The Internet has been playing a major role in ensuring that people remain at home and follow the social distancing guidelines. It has allowed people to pick up a hobby and keep themselves engaged and has provided a platform to sustain themselves. Since people in Kashmir are unable to work, nor do they have internet facility, it becomes difficult to impose the lockdown strictly. Whereas students from other states have switched to online modes of learning, the initiative of Kashmir Government to continue schooling through All India Radio has various fallacies, lack of connection in remote areas being the major one. The doctor-to-people ratio in Kashmir (1 for 3900) is already alarmingly below the norms mandated by the World Health Organisation (WHO). This multiplies the importance of Arogya Setu app launched by the government to increase awareness, but let alone using, people are unable, even to download the app.
As the matter currently stands the review committee has not yet been formulated and the petitioners have sought the help of the SC again. The SC could at the very least issue strict instructions to the government to form the review committee at the earliest. But there is a difficulty with the current composition of the committee as some of the members of the committee ordered to be formulated are the officials who have imposed the restriction and hence, there is need for the SC to review its directions. The best-case scenario would be the SC adjudicating the matter itself. An alternative and fresh committee of non-biased members, who would look into the matter without any prejudice, could also be formulated and a final decision should be taken, hopefully taking into account the rights which have been endangered during such difficult times.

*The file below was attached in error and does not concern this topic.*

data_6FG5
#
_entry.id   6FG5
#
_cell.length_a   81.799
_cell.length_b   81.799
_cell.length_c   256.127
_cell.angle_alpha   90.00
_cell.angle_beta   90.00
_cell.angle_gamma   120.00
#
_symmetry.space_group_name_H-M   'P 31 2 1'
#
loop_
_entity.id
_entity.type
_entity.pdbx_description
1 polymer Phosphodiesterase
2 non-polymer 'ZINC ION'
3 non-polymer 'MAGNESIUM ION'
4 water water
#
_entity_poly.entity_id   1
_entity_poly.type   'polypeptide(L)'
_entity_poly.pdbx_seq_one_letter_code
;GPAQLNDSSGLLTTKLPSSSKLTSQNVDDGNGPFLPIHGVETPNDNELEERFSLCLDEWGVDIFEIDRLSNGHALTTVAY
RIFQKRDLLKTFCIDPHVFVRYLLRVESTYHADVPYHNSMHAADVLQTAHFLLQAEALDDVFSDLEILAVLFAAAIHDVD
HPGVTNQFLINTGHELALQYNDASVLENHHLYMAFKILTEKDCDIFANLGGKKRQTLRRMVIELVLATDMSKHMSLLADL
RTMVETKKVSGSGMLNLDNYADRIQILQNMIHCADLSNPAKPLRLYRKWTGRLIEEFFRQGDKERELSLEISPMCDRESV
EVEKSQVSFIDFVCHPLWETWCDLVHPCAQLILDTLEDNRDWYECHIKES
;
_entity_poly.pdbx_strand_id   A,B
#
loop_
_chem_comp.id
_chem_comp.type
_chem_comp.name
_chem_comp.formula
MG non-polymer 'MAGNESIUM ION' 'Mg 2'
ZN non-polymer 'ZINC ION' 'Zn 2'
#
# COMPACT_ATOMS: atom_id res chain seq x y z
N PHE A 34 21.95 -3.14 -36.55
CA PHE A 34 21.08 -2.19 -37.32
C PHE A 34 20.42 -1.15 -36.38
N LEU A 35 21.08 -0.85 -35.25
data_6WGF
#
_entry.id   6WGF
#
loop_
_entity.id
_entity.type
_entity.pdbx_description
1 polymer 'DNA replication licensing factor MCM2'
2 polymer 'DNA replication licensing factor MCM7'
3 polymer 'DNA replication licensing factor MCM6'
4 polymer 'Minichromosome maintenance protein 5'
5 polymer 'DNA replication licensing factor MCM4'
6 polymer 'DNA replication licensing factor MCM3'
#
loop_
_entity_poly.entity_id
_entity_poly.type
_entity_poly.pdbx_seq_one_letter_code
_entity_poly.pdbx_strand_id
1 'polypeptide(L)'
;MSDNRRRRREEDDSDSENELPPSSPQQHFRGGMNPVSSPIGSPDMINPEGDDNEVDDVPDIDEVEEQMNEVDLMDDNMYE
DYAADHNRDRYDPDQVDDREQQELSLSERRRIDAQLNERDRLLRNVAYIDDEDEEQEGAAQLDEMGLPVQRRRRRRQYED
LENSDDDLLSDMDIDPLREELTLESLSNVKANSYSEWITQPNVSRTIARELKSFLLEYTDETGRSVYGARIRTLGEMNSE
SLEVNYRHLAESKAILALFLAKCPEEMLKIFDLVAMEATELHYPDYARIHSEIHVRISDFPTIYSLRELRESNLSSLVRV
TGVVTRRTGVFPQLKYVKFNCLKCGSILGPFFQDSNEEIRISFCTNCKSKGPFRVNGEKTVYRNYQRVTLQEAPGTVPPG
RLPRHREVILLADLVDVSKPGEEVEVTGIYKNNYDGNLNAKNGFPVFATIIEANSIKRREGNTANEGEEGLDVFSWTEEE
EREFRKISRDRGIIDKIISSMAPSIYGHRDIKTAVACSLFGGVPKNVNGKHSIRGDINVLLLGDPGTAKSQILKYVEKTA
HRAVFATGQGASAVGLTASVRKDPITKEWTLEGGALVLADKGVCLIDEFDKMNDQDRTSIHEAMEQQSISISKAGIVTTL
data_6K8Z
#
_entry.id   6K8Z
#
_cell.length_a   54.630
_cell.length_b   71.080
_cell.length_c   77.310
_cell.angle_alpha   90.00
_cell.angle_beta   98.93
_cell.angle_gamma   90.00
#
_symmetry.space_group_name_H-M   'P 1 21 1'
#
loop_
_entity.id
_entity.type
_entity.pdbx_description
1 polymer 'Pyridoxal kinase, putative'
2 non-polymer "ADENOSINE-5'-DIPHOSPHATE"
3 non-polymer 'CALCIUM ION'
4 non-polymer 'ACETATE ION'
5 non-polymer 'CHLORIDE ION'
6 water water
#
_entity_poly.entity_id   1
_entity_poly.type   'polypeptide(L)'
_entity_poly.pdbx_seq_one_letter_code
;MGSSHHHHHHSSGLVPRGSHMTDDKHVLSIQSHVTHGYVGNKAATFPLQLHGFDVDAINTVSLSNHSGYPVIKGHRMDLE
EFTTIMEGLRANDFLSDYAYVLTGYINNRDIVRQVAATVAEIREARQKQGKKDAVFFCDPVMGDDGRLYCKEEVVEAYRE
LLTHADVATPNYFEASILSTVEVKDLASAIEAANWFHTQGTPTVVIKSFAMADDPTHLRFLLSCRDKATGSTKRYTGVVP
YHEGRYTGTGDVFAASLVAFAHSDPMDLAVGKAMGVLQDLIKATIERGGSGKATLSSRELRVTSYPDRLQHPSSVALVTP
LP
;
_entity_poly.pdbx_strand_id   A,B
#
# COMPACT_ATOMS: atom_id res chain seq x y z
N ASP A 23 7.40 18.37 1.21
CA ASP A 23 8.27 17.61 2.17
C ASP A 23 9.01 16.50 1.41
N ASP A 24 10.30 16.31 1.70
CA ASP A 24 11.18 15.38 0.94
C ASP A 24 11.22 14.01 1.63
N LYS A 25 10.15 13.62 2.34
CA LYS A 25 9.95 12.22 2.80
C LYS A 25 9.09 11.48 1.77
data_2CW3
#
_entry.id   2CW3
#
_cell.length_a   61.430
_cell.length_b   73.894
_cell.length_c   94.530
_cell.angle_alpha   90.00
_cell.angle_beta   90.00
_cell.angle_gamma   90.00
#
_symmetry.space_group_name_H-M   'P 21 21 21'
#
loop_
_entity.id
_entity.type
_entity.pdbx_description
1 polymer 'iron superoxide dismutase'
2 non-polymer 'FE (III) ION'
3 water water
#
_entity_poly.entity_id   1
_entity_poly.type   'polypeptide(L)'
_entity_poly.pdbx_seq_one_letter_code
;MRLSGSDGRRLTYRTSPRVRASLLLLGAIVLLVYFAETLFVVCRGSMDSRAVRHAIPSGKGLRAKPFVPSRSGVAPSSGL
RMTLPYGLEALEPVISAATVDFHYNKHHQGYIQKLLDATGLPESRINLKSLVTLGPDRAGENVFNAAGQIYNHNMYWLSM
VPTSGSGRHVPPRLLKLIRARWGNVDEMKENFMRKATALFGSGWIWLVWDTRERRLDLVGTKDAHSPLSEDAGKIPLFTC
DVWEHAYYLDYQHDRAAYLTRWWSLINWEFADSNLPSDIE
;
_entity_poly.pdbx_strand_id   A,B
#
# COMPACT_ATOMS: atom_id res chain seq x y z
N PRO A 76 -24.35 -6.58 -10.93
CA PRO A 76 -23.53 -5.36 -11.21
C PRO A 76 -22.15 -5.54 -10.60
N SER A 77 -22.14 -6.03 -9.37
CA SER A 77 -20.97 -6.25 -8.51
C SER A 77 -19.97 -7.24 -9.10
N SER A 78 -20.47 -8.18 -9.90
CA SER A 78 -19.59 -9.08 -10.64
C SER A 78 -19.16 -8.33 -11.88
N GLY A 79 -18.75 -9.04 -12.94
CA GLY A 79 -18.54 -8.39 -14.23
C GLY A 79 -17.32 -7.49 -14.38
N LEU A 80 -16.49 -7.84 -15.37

Internet access is paramount, especially in times of an emergency, in ensuring that people’s rights are preserved and safeguarded, and therefore lifting the internet shutdown would be a positive step towards ensuring that the Kashmiri residents aren’t stripped off their quintessential rights and that the government is able to fulfil its obligations.




Rashmi John is a 2nd-year law student at National Law University, Jodhpur.





Samkit Jain is a 2nd-year law student at National Law University, Jodhpur.


In Content Picture Credit: Kashmir Observer